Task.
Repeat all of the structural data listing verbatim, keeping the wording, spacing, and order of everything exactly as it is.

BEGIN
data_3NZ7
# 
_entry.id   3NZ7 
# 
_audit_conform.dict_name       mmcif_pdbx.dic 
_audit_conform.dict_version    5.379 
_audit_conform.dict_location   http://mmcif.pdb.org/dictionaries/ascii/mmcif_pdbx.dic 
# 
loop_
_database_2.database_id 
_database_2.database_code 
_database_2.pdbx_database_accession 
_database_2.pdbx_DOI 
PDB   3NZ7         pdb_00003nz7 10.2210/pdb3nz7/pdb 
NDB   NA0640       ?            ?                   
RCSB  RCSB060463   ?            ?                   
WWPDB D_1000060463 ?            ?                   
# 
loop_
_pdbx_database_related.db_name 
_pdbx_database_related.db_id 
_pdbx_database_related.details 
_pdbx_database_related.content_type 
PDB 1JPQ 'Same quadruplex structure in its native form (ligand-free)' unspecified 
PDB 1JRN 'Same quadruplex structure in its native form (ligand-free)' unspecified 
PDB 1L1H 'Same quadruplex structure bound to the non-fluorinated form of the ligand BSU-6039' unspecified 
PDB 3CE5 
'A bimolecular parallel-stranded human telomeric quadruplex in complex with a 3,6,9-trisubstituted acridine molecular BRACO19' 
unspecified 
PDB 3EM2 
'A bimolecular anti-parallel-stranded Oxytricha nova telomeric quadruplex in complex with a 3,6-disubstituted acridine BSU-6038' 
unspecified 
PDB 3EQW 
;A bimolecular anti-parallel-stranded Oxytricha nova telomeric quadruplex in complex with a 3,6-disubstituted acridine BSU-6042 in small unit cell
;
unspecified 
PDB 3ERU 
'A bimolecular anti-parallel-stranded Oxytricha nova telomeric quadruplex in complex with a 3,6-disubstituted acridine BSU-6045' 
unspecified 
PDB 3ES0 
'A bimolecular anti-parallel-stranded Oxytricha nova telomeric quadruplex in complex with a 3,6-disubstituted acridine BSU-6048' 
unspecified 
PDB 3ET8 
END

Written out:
data_3NZ7
# 
_entry.id   3NZ7 
# 
_audit_conform.dict_name       mmcif_pdbx.dic 
_audit_conform.dict_version    5.379 
_audit_conform.dict_location   http://mmcif.pdb.org/dictionaries/ascii/mmcif_pdbx.dic 
# 
loop_
_database_2.database_id 
_database_2.database_code 
_database_2.pdbx_database_accession 
_database_2.pdbx_DOI 
PDB   3NZ7         pdb_00003nz7 10.2210/pdb3nz7/pdb 
NDB   NA0640       ?            ?                   
RCSB  RCSB060463   ?            ?                   
WWPDB D_1000060463 ?            ?                   
# 
loop_
_pdbx_database_related.db_name 
_pdbx_database_related.db_id 
_pdbx_database_related.details 
_pdbx_database_related.content_type 
PDB 1JPQ 'Same quadruplex structure in its native form (ligand-free)' unspecified 
PDB 1JRN 'Same quadruplex structure in its native form (ligand-free)' unspecified 
PDB 1L1H 'Same quadruplex structure bound to the non-fluorinated form of the ligand BSU-6039' unspecified 
PDB 3CE5 
'A bimolecular parallel-stranded human telomeric quadruplex in complex with a 3,6,9-trisubstituted acridine molecular BRACO19' 
unspecified 
PDB 3EM2 
'A bimolecular anti-parallel-stranded Oxytricha nova telomeric quadruplex in complex with a 3,6-disubstituted acridine BSU-6038' 
unspecified 
PDB 3EQW 
;A bimolecular anti-parallel-stranded Oxytricha nova telomeric quadruplex in complex with a 3,6-disubstituted acridine BSU-6042 in small unit cell
;
unspecified 
PDB 3ERU 
'A bimolecular anti-parallel-stranded Oxytricha nova telomeric quadruplex in complex with a 3,6-disubstituted acridine BSU-6045' 
unspecified 
PDB 3ES0 
'A bimolecular anti-parallel-stranded Oxytricha nova telomeric quadruplex in complex with a 3,6-disubstituted acridine BSU-6048' 
unspecified 
PDB 3ET8 